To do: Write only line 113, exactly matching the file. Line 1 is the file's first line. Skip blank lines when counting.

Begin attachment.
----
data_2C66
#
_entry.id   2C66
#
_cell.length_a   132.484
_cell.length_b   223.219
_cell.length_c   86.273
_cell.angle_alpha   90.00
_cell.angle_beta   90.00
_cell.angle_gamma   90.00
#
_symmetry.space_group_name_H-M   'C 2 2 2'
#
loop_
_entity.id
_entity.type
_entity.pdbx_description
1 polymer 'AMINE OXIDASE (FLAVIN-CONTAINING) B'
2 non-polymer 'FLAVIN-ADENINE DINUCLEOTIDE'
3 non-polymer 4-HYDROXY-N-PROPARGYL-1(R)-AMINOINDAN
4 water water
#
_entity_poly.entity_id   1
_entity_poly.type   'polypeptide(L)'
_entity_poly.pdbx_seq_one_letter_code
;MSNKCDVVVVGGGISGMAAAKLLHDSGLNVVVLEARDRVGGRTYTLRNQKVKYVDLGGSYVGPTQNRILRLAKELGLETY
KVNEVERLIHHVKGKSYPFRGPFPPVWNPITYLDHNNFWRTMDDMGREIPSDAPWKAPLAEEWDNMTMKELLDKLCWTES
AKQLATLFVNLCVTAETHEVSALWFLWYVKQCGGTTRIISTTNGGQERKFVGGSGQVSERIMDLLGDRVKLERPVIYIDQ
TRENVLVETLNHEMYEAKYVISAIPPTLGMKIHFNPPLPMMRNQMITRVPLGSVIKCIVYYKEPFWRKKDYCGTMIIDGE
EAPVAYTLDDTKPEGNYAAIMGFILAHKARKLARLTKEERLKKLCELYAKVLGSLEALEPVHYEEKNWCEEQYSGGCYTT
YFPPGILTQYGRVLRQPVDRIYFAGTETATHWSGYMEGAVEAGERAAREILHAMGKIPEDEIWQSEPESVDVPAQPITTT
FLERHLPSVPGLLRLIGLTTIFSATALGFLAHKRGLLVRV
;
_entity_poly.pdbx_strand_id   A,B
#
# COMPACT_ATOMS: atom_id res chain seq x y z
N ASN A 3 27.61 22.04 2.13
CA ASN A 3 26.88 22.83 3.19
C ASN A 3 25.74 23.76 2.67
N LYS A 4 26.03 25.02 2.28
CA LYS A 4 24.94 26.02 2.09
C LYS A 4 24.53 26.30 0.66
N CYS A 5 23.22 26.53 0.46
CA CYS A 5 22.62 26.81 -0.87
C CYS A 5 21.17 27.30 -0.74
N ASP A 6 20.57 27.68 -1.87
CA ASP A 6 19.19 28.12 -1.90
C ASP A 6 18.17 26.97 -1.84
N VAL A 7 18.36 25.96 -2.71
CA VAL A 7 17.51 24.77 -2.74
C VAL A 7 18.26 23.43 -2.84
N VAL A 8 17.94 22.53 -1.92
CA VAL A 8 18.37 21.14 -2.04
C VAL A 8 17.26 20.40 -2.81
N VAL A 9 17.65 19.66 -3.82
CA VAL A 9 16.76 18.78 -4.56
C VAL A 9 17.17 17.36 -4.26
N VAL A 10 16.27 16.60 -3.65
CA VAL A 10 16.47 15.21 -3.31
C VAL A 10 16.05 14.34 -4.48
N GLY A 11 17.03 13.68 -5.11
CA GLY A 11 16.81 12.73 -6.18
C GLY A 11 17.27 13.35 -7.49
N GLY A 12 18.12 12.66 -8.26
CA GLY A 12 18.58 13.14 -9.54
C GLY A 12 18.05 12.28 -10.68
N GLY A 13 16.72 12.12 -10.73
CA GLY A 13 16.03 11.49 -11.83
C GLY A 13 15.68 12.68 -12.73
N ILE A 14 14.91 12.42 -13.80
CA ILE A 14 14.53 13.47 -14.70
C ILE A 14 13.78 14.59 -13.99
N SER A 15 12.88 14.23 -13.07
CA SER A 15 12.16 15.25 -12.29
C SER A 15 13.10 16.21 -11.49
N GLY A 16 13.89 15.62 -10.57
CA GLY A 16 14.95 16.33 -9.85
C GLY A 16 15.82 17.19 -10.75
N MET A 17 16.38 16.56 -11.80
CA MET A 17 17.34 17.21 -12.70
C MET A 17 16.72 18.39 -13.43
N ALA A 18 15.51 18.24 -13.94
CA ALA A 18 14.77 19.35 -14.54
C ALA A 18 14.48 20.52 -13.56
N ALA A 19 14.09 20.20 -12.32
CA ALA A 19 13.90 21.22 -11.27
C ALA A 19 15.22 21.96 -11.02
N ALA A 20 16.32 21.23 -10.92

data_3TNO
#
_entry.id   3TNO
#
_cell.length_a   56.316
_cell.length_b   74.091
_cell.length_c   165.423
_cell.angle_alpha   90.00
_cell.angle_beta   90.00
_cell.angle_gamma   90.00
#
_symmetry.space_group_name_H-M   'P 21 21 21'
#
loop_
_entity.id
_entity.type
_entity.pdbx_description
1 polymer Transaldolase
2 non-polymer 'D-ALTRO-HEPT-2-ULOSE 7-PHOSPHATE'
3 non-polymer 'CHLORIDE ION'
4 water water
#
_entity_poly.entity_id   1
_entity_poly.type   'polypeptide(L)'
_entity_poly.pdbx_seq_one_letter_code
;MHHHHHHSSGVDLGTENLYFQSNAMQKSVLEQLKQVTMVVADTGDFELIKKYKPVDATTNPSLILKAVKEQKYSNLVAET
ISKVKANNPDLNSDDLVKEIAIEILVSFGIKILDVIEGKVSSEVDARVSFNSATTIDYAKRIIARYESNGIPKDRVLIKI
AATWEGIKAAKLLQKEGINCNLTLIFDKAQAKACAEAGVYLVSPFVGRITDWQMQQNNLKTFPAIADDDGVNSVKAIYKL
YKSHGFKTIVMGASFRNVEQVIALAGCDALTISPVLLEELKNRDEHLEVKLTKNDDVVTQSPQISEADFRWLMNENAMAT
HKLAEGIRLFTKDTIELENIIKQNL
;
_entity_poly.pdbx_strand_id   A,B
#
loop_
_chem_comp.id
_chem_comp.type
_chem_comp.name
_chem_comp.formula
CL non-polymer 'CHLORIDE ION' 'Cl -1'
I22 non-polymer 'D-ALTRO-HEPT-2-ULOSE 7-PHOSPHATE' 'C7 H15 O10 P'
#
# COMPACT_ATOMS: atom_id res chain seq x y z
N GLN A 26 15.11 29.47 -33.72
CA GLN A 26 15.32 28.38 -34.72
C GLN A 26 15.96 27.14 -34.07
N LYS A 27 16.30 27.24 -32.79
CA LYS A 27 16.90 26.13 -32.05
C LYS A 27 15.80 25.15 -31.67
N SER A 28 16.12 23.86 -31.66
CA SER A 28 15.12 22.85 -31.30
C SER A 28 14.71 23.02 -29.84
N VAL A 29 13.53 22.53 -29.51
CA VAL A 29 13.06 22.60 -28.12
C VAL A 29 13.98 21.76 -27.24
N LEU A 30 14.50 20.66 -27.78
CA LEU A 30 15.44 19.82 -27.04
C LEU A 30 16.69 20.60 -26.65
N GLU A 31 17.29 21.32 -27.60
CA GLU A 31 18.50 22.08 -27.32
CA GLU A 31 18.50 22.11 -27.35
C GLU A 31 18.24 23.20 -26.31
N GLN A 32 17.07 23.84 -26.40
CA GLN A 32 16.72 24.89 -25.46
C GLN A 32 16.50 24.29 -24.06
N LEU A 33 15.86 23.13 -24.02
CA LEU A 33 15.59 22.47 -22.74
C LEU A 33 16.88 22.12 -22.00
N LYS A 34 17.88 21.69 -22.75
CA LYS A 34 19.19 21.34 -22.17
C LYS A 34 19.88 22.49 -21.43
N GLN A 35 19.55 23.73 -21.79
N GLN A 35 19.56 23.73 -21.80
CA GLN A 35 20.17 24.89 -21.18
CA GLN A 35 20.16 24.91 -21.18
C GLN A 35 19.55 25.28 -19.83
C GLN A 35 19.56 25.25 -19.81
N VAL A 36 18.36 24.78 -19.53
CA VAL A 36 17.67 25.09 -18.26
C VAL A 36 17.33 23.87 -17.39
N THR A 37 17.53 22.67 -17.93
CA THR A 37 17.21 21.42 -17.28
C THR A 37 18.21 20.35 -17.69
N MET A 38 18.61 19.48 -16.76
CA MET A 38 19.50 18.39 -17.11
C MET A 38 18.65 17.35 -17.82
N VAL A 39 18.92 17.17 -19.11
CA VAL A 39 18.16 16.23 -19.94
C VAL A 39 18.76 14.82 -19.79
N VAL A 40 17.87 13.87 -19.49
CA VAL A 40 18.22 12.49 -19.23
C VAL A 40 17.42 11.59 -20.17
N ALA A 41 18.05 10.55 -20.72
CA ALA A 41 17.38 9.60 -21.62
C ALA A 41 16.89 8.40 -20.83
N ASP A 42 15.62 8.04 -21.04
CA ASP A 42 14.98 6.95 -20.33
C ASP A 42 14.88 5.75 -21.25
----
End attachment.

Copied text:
_entity_poly.pdbx_seq_one_letter_code